August 14, 2011

Slate reviews 'Planet of the Apes'-style research into brain boosting

James Hughes, the executive director of the Institute for Ethics and Emerging Technologies, is featured in Slate's article, Think Faster: A review of the Rise of the Planet of the Apes-style research into brain boosting:
In Rise of the Planet of the Apes, James Franco plays a scientist who discovers a genetic engineering treatment, delivered via virus, that prompts the brain to repair itself in the sick and boosts brain power beyond base line in the healthy (at least, in healthy apes). In the real world, though, that sort of therapy is still relegated to mouse experimentation. According to James Hughes, the executive director of the Institute for Ethics and Emerging Technologies, genetic therapy is still a field with more promise than successes. It can be dangerous, as is portrayed in the Apes prequel: In 1999, Jesse Gelsinger, an 18-year-old who suffered from a rare metabolic disorder, died as a result of a gene-therapy trial, and the field is still grappling with that failure.

Brain-computer interfaces, such as implants or "hook-ups," represent an alternative path for neuroenhancement. Linking your brain to a computer chip may conjure up sci-fi nightmares of a USB slot behind your ear, but it's not quite that far-fetched: Technically, the cochlear implants that allow some hearing-impaired or deaf people to hear in a limited fashion are brain-computer interfaces, as Greely points out. But Hughes speculates that brain-computer interfaces for better cognitive skills are probably at least 30 or 40 years out. "Even if we don't have nanobots in your head, we might have simpler ways of, and perhaps noninvasive ways, of hooking the brain up to external media and doing things we can't quite imagine yet," he says.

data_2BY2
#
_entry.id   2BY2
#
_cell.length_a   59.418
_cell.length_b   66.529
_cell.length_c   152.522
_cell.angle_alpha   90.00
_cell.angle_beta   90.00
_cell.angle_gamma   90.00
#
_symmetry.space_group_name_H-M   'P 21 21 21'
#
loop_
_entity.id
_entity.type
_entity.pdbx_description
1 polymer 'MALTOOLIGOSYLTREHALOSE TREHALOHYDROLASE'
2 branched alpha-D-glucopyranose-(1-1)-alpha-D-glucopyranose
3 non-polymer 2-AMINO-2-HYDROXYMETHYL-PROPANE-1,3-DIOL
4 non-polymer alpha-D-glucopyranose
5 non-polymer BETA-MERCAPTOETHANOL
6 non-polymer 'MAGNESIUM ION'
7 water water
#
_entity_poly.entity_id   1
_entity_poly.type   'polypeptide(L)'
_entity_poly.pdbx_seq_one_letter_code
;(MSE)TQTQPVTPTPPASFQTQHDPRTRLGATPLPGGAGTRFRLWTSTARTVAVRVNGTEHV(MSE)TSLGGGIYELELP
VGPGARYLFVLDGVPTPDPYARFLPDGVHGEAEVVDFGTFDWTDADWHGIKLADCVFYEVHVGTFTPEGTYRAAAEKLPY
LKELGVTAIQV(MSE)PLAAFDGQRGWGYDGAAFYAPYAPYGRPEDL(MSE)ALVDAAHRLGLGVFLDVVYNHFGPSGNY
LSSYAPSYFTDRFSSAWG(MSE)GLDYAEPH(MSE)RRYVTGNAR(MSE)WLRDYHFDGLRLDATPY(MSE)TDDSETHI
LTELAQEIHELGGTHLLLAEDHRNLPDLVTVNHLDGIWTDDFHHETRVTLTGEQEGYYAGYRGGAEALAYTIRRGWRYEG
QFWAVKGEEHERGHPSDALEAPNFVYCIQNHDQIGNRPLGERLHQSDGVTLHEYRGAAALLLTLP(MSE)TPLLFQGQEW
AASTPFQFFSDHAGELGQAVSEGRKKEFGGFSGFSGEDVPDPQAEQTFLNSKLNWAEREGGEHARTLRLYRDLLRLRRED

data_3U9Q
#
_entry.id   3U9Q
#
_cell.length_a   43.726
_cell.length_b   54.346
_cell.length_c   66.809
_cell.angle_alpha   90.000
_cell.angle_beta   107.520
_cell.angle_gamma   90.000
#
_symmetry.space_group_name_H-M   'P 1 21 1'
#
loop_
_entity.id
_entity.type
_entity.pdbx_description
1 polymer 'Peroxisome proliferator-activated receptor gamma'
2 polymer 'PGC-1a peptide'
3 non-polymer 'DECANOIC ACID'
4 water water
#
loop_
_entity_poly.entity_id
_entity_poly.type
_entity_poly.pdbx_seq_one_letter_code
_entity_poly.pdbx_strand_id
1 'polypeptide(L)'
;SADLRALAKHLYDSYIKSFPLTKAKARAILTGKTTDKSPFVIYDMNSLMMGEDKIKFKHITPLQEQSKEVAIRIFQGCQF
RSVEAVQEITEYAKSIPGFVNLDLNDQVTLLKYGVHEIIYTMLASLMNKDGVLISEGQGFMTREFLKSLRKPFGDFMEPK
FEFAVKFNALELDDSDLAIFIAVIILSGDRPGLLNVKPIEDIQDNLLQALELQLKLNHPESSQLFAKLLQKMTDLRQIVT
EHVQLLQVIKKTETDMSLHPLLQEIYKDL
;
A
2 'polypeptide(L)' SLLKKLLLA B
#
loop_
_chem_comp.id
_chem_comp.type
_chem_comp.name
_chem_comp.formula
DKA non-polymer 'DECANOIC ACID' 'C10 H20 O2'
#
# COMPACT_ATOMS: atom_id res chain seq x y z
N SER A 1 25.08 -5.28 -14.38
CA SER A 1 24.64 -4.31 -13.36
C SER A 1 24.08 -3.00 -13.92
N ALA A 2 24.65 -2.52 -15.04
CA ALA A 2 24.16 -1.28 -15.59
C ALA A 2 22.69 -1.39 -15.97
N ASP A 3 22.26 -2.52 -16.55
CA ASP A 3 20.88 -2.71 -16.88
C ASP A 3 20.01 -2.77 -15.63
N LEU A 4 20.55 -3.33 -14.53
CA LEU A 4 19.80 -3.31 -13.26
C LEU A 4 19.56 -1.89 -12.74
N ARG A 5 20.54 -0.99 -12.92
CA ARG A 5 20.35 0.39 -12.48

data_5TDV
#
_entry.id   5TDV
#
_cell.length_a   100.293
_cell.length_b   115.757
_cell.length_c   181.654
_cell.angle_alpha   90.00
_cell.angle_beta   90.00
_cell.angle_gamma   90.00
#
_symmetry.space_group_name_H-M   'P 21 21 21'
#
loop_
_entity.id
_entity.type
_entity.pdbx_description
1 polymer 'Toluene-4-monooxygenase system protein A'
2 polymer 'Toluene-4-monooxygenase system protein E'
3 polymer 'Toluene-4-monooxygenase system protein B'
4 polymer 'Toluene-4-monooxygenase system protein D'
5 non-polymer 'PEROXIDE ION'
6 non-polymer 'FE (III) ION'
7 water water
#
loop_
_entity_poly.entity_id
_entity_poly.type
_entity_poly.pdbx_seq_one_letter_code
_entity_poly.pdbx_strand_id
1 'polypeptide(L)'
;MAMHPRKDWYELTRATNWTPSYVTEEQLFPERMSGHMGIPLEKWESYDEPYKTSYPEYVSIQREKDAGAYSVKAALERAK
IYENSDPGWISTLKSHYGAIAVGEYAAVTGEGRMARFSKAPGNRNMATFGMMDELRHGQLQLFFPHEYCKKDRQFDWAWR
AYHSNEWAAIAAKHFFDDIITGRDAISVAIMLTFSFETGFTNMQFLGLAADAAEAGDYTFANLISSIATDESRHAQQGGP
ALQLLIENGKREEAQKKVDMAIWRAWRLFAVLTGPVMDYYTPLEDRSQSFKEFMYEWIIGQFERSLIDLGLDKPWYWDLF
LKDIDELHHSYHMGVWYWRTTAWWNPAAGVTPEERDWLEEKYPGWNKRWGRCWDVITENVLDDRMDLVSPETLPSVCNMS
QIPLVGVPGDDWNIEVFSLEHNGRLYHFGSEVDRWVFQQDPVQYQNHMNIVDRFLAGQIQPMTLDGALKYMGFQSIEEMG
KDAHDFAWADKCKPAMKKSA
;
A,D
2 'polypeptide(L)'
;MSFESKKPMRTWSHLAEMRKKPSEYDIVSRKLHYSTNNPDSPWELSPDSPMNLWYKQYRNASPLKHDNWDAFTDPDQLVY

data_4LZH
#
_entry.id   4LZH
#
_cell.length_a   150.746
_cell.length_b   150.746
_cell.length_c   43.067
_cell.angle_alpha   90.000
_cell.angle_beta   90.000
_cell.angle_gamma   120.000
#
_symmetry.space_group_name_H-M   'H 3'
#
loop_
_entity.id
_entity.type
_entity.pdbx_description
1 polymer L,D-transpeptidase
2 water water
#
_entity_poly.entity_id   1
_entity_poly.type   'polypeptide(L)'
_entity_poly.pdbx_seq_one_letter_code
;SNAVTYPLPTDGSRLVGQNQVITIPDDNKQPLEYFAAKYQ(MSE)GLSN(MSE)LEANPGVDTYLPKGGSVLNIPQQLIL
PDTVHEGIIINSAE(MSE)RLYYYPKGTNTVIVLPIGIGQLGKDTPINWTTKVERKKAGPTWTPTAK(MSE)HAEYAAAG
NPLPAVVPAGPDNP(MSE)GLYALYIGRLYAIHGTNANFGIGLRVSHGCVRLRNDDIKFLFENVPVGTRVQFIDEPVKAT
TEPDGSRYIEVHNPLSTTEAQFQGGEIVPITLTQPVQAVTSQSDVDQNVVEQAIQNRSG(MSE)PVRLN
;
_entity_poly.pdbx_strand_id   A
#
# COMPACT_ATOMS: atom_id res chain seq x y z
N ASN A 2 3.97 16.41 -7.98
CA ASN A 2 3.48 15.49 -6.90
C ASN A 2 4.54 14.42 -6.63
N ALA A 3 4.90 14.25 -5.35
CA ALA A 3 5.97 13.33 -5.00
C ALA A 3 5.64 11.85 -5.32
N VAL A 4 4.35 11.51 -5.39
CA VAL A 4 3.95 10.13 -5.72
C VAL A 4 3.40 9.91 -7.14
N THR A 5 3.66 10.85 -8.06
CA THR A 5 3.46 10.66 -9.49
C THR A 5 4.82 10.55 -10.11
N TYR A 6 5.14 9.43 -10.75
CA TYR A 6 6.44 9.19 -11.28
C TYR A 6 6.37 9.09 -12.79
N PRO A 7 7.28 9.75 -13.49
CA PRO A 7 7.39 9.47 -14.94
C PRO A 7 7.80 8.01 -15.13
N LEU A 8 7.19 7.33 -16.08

So any blockbuster neuroenhancer is still in the lab, or just a twinkle in a scientist's eye, at the moment. But those in the field are already preparing for the ethical and societal ramifications. Some, like Greely, urge the public—and physicians—not to be too squeamish about giving healthy brains a little boost. "In a world in which human work spans and life spans are increasing, cognitive enhancement tools—including the pharmacological—will be increasingly useful for improve quality of life and extended work productivity, as well as to stave off normal pathological age-related cognitive declines," he and colleagues argued in a 2008 Nature commentary.

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